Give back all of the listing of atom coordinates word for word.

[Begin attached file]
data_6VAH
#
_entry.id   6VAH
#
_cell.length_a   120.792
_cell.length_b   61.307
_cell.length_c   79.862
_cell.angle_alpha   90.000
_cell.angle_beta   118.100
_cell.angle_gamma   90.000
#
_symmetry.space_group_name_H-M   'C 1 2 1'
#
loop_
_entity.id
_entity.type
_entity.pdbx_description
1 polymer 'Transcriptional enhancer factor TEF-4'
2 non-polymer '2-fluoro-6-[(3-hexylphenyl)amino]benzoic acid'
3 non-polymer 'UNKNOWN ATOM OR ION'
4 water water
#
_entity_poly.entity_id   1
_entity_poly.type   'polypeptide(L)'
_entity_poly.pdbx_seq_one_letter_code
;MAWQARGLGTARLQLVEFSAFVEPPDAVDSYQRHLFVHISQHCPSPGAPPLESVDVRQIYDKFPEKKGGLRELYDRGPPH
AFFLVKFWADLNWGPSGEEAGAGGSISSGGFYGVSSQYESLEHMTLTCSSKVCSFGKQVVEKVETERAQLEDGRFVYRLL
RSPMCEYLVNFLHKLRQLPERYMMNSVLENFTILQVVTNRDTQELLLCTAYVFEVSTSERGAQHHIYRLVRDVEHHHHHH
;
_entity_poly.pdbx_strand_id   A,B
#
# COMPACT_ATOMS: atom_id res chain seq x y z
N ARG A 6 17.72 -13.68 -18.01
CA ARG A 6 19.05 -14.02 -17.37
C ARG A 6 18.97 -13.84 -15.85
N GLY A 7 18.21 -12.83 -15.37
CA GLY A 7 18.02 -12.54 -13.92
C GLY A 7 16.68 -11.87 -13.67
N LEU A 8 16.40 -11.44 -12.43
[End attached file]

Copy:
data_6VAH
#
_entry.id   6VAH
#
_cell.length_a   120.792
_cell.length_b   61.307
_cell.length_c   79.862
_cell.angle_alpha   90.000
_cell.angle_beta   118.100
_cell.angle_gamma   90.000
#
_symmetry.space_group_name_H-M   'C 1 2 1'
#
loop_
_entity.id
_entity.type
_entity.pdbx_description
1 polymer 'Transcriptional enhancer factor TEF-4'
2 non-polymer '2-fluoro-6-[(3-hexylphenyl)amino]benzoic acid'
3 non-polymer 'UNKNOWN ATOM OR ION'
4 water water
#
_entity_poly.entity_id   1
_entity_poly.type   'polypeptide(L)'
_entity_poly.pdbx_seq_one_letter_code
;MAWQARGLGTARLQLVEFSAFVEPPDAVDSYQRHLFVHISQHCPSPGAPPLESVDVRQIYDKFPEKKGGLRELYDRGPPH
AFFLVKFWADLNWGPSGEEAGAGGSISSGGFYGVSSQYESLEHMTLTCSSKVCSFGKQVVEKVETERAQLEDGRFVYRLL
RSPMCEYLVNFLHKLRQLPERYMMNSVLENFTILQVVTNRDTQELLLCTAYVFEVSTSERGAQHHIYRLVRDVEHHHHHH
;
_entity_poly.pdbx_strand_id   A,B
#
# COMPACT_ATOMS: atom_id res chain seq x y z
N ARG A 6 17.72 -13.68 -18.01
CA ARG A 6 19.05 -14.02 -17.37
C ARG A 6 18.97 -13.84 -15.85
N GLY A 7 18.21 -12.83 -15.37
CA GLY A 7 18.02 -12.54 -13.92
C GLY A 7 16.68 -11.87 -13.67
N LEU A 8 16.40 -11.44 -12.43